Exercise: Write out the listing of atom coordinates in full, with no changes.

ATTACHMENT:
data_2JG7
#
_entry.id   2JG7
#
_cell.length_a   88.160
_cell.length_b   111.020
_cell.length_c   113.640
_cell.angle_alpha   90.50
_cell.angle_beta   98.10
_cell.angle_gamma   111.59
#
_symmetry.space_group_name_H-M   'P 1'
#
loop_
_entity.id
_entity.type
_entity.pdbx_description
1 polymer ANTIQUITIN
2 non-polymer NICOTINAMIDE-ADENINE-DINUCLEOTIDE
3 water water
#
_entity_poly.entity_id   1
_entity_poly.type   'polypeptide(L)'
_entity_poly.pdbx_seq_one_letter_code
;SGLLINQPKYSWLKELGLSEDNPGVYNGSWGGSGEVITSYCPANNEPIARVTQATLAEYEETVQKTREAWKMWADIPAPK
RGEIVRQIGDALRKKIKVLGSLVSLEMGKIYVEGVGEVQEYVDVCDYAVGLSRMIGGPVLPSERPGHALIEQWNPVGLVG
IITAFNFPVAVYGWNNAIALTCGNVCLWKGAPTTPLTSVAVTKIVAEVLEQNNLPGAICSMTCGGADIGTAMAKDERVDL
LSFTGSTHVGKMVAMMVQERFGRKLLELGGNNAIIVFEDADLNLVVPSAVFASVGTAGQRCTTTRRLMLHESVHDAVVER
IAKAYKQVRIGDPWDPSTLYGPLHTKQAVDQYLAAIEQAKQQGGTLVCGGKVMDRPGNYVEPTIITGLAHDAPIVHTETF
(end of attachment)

data_2JG7
#
_entry.id   2JG7
#
_cell.length_a   88.160
_cell.length_b   111.020
_cell.length_c   113.640
_cell.angle_alpha   90.50
_cell.angle_beta   98.10
_cell.angle_gamma   111.59
#
_symmetry.space_group_name_H-M   'P 1'
#
loop_
_entity.id
_entity.type
_entity.pdbx_description
1 polymer ANTIQUITIN
2 non-polymer NICOTINAMIDE-ADENINE-DINUCLEOTIDE
3 water water
#
_entity_poly.entity_id   1
_entity_poly.type   'polypeptide(L)'
_entity_poly.pdbx_seq_one_letter_code
;SGLLINQPKYSWLKELGLSEDNPGVYNGSWGGSGEVITSYCPANNEPIARVTQATLAEYEETVQKTREAWKMWADIPAPK
RGEIVRQIGDALRKKIKVLGSLVSLEMGKIYVEGVGEVQEYVDVCDYAVGLSRMIGGPVLPSERPGHALIEQWNPVGLVG
IITAFNFPVAVYGWNNAIALTCGNVCLWKGAPTTPLTSVAVTKIVAEVLEQNNLPGAICSMTCGGADIGTAMAKDERVDL
LSFTGSTHVGKMVAMMVQERFGRKLLELGGNNAIIVFEDADLNLVVPSAVFASVGTAGQRCTTTRRLMLHESVHDAVVER
IAKAYKQVRIGDPWDPSTLYGPLHTKQAVDQYLAAIEQAKQQGGTLVCGGKVMDRPGNYVEPTIITGLAHDAPIVHTETF